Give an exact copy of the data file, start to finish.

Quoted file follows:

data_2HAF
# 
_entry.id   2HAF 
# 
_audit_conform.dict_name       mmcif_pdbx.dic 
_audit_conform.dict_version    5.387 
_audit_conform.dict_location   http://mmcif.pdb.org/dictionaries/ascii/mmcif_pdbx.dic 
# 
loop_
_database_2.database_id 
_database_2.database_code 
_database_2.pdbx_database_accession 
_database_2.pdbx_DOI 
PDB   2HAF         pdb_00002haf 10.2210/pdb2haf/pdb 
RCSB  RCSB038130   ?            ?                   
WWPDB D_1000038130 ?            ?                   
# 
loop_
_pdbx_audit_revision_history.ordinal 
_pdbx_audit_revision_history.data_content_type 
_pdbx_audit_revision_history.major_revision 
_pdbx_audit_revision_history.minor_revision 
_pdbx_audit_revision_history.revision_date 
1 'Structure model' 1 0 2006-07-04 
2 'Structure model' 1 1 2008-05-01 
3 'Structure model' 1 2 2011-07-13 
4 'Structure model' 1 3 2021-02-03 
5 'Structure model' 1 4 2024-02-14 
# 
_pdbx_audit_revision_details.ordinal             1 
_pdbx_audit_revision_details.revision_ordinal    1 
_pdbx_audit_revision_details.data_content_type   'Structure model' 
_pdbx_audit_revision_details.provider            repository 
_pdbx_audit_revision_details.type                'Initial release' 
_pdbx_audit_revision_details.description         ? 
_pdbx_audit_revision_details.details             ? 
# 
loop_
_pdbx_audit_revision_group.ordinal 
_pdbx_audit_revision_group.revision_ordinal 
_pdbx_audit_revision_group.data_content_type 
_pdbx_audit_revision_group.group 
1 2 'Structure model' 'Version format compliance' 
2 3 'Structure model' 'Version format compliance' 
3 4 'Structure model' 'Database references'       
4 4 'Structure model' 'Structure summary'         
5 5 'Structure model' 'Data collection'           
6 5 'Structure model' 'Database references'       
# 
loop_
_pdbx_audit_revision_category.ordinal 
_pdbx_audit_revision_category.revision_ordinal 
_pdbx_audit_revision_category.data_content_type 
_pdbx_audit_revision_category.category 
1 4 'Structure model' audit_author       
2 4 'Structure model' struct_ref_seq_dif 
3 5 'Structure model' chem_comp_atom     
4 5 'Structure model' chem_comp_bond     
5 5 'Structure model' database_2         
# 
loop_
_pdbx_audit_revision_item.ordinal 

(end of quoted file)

data_2HAF
# 
_entry.id   2HAF 
# 
_audit_conform.dict_name       mmcif_pdbx.dic 
_audit_conform.dict_version    5.387 
_audit_conform.dict_location   http://mmcif.pdb.org/dictionaries/ascii/mmcif_pdbx.dic 
# 
loop_
_database_2.database_id 
_database_2.database_code 
_database_2.pdbx_database_accession 
_database_2.pdbx_DOI 
PDB   2HAF         pdb_00002haf 10.2210/pdb2haf/pdb 
RCSB  RCSB038130   ?            ?                   
WWPDB D_1000038130 ?            ?                   
# 
loop_
_pdbx_audit_revision_history.ordinal 
_pdbx_audit_revision_history.data_content_type 
_pdbx_audit_revision_history.major_revision 
_pdbx_audit_revision_history.minor_revision 
_pdbx_audit_revision_history.revision_date 
1 'Structure model' 1 0 2006-07-04 
2 'Structure model' 1 1 2008-05-01 
3 'Structure model' 1 2 2011-07-13 
4 'Structure model' 1 3 2021-02-03 
5 'Structure model' 1 4 2024-02-14 
# 
_pdbx_audit_revision_details.ordinal             1 
_pdbx_audit_revision_details.revision_ordinal    1 
_pdbx_audit_revision_details.data_content_type   'Structure model' 
_pdbx_audit_revision_details.provider            repository 
_pdbx_audit_revision_details.type                'Initial release' 
_pdbx_audit_revision_details.description         ? 
_pdbx_audit_revision_details.details             ? 
# 
loop_
_pdbx_audit_revision_group.ordinal 
_pdbx_audit_revision_group.revision_ordinal 
_pdbx_audit_revision_group.data_content_type 
_pdbx_audit_revision_group.group 
1 2 'Structure model' 'Version format compliance' 
2 3 'Structure model' 'Version format compliance' 
3 4 'Structure model' 'Database references'       
4 4 'Structure model' 'Structure summary'         
5 5 'Structure model' 'Data collection'           
6 5 'Structure model' 'Database references'       
# 
loop_
_pdbx_audit_revision_category.ordinal 
_pdbx_audit_revision_category.revision_ordinal 
_pdbx_audit_revision_category.data_content_type 
_pdbx_audit_revision_category.category 
1 4 'Structure model' audit_author       
2 4 'Structure model' struct_ref_seq_dif 
3 5 'Structure model' chem_comp_atom     
4 5 'Structure model' chem_comp_bond     
5 5 'Structure model' database_2         
# 
loop_
_pdbx_audit_revision_item.ordinal 